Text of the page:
Senior Cecelia Marquez is fascinated by invisible forces that shape our everyday live, be it through historical materials or how we live our day to day lives.
From Bethesda, Cecelia initially attended Ursinus College in Pennsylvania after graduating high school. After two years at Ursinus, she felt it was time for a break and moved to Arizona where she worked in collections management and volunteered in the archives of a local history museum. Two years later, wanting to finish her degree and move forward with a career, Cecelia decided it was time to come back to school.
Coming back, it was important to Cecelia to find a small school for the personal connections with faculty and staff that you can’t always get at a larger school. Her family also wanted her to be close to home after the years spent away. She was initially intrigued by the Museum Studies program at St. Mary’s and the possibility of working hands-on with a fine art collection through the Boyden Gallery. Ultimately, Cecelia ended up majoring in Art History with an Art Minor, focusing on film photography. (Fun fact: until taking Advanced Photography in Fall of 2017, she had never used a digital camera!)
While she enjoys learning about different art movements – some of her favorites include both the strange, political Bauhaus and the colorful, impressionistic Fauvism movements – she is most interested in using art as an avenue to explore and understand history and culture. For her SMP, Cecelia is exploring how people map their identities – such and race, gender, and more – to the built environment. She is looking at St. Mary’s as well as other public liberal arts colleges New College of Florida and the U.S. Naval Academy. One of the questions she’s exploring is how does the water setting come into play on all three campuses. The St. Mary’s component has led her to do a lot of research on the building of the college and she plans to assess how students, faculty, and staff use the college today and how it relates to their identities.
Cecelia began working in the SMCM Archives during her second semester in the Spring of 2017 because she loves archives and archival materials. A valuable resource that she feels most people don’t know exists, she says it’s a great way to learn about the history of a place. During her time in the archives, Cecelia has found the silly – like an official college letter from 1997 describing damage to car paint caused by peacocks that used to roam the campus – to the serious – like the time the college was sued by the ACLU in the 90s (for more on both stories, visit the archives!). Though she gets to handle lots of fascinating materials, her favorite part is working with Librarian and College Archivist Kent Randell, whom she says truly embodies the St. Mary’s spirit. Not only is he a flexible and supportive boss, but also a great person to talk to about research and or geek out with over music.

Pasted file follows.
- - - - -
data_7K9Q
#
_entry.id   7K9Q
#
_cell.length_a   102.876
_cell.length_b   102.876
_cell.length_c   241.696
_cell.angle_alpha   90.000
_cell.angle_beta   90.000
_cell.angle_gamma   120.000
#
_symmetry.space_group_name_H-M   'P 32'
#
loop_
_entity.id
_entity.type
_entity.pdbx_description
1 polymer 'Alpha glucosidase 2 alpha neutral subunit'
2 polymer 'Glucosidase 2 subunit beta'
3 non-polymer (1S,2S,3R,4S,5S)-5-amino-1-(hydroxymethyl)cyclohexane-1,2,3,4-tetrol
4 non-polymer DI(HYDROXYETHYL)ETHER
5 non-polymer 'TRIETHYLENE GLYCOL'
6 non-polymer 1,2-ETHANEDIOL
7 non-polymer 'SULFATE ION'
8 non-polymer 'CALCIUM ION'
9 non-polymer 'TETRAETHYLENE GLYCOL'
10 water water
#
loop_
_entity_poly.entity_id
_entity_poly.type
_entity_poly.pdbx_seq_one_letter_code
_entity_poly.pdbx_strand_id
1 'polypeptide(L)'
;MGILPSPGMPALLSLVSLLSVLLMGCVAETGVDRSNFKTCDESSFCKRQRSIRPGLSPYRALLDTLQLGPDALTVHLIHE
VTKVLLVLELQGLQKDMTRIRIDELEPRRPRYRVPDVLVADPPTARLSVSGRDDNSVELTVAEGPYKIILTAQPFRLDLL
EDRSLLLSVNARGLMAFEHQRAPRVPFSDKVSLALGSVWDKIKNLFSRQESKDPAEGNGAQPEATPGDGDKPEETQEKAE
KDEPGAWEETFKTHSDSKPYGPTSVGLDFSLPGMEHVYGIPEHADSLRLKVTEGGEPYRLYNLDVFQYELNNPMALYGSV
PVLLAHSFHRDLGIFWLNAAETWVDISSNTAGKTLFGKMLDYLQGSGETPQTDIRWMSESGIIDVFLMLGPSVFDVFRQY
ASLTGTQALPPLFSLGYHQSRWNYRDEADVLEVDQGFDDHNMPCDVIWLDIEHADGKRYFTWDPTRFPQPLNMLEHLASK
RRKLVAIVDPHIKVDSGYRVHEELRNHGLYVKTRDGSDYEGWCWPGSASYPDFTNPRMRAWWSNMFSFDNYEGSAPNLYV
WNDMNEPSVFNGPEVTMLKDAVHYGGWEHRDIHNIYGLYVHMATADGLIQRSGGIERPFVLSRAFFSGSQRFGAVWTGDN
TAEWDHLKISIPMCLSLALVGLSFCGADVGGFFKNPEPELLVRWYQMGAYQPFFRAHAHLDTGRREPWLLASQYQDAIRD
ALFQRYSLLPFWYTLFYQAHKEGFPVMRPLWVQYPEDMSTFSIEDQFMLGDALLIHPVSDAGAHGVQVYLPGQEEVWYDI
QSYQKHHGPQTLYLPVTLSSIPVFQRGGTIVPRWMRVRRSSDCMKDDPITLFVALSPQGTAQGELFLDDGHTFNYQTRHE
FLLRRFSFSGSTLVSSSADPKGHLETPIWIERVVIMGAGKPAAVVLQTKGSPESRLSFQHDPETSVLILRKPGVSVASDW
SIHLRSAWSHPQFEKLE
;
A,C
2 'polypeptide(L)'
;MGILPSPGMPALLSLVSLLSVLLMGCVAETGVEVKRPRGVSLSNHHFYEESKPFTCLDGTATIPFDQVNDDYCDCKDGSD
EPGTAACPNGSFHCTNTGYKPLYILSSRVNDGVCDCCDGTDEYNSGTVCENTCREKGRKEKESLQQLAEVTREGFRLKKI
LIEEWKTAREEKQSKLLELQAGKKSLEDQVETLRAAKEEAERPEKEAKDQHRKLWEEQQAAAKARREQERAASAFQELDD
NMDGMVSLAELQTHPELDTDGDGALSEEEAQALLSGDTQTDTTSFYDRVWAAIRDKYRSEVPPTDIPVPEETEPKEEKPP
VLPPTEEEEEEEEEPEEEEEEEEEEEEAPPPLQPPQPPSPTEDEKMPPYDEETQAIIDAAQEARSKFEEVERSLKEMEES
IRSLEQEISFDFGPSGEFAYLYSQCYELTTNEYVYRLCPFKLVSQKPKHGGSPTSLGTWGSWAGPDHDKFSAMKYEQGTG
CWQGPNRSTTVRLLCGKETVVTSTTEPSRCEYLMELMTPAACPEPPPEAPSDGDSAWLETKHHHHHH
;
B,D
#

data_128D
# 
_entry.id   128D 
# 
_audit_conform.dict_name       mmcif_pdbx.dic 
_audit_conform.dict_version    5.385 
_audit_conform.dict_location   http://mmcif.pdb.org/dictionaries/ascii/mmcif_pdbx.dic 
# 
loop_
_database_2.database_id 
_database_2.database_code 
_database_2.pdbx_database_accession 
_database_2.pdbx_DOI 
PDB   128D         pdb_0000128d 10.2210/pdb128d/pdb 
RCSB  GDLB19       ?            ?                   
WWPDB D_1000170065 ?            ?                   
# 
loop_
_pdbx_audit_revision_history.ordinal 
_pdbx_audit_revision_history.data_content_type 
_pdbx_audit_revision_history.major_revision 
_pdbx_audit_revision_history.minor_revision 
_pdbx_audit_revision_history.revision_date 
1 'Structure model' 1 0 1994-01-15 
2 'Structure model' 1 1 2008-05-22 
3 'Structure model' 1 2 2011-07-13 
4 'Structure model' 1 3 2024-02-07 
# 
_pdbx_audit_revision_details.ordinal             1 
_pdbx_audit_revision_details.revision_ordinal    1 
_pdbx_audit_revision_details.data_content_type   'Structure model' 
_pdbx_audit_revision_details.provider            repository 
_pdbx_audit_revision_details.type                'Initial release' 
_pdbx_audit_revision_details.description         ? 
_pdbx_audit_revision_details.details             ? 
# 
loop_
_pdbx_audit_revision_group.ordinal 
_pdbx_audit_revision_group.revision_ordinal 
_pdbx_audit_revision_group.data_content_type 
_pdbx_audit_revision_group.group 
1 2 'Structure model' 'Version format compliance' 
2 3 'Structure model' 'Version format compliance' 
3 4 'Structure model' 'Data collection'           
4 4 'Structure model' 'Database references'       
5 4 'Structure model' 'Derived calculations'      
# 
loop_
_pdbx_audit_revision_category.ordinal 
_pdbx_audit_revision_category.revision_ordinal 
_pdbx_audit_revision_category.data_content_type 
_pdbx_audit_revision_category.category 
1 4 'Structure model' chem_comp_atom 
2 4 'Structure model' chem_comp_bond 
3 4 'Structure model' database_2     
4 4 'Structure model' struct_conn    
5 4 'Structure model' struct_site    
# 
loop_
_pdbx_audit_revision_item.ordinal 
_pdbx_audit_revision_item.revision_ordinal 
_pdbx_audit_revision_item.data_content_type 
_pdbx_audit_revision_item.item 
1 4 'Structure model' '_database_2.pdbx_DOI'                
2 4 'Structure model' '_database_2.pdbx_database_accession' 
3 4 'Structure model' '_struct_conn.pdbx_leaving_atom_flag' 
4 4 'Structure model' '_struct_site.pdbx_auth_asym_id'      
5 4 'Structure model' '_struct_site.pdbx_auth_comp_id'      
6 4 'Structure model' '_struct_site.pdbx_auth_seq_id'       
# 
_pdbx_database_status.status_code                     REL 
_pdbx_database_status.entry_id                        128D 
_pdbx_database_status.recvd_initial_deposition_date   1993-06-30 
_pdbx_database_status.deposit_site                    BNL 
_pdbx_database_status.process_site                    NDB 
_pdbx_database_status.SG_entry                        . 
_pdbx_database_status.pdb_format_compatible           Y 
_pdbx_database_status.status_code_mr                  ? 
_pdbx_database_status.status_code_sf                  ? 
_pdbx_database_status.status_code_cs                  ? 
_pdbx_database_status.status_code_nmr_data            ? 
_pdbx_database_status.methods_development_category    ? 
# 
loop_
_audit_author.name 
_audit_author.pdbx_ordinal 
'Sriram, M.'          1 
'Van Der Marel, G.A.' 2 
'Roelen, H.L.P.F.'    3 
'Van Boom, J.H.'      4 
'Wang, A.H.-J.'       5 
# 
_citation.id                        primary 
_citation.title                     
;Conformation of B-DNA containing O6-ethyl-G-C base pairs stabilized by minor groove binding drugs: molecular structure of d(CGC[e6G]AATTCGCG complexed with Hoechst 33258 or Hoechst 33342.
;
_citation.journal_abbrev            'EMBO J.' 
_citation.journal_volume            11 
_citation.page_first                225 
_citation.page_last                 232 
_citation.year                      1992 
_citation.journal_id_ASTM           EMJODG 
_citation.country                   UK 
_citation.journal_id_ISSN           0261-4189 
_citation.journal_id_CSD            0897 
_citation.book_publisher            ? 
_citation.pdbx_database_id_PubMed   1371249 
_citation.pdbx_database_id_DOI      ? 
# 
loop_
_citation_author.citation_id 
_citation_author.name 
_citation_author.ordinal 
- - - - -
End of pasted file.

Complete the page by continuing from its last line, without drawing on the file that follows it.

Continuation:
In addition to working in the archives, Cecelia has been involved in many groups and events on campus including The Point News, the Campus Farm, the Veggie Co-op, and a Habitat for Humanity building trip.
After graduation, Cecelia plans on leaving a little time to chill before pursuing more school. She plans on becoming more involved in animal rights activism, planning to attend a summer conference in Berkeley, CA before road-tripping back to the East Coast to continue her activism here. Once she feels she’s invested enough time in that movement, she plans to travel to Guatemala where she wants to work and live on an organic farm and finally learn Spanish. Eventually, she plans to go to grad school to study architecture and urban planning, focusing on architecture and urban planning as tools to build resilient and inclusive communities.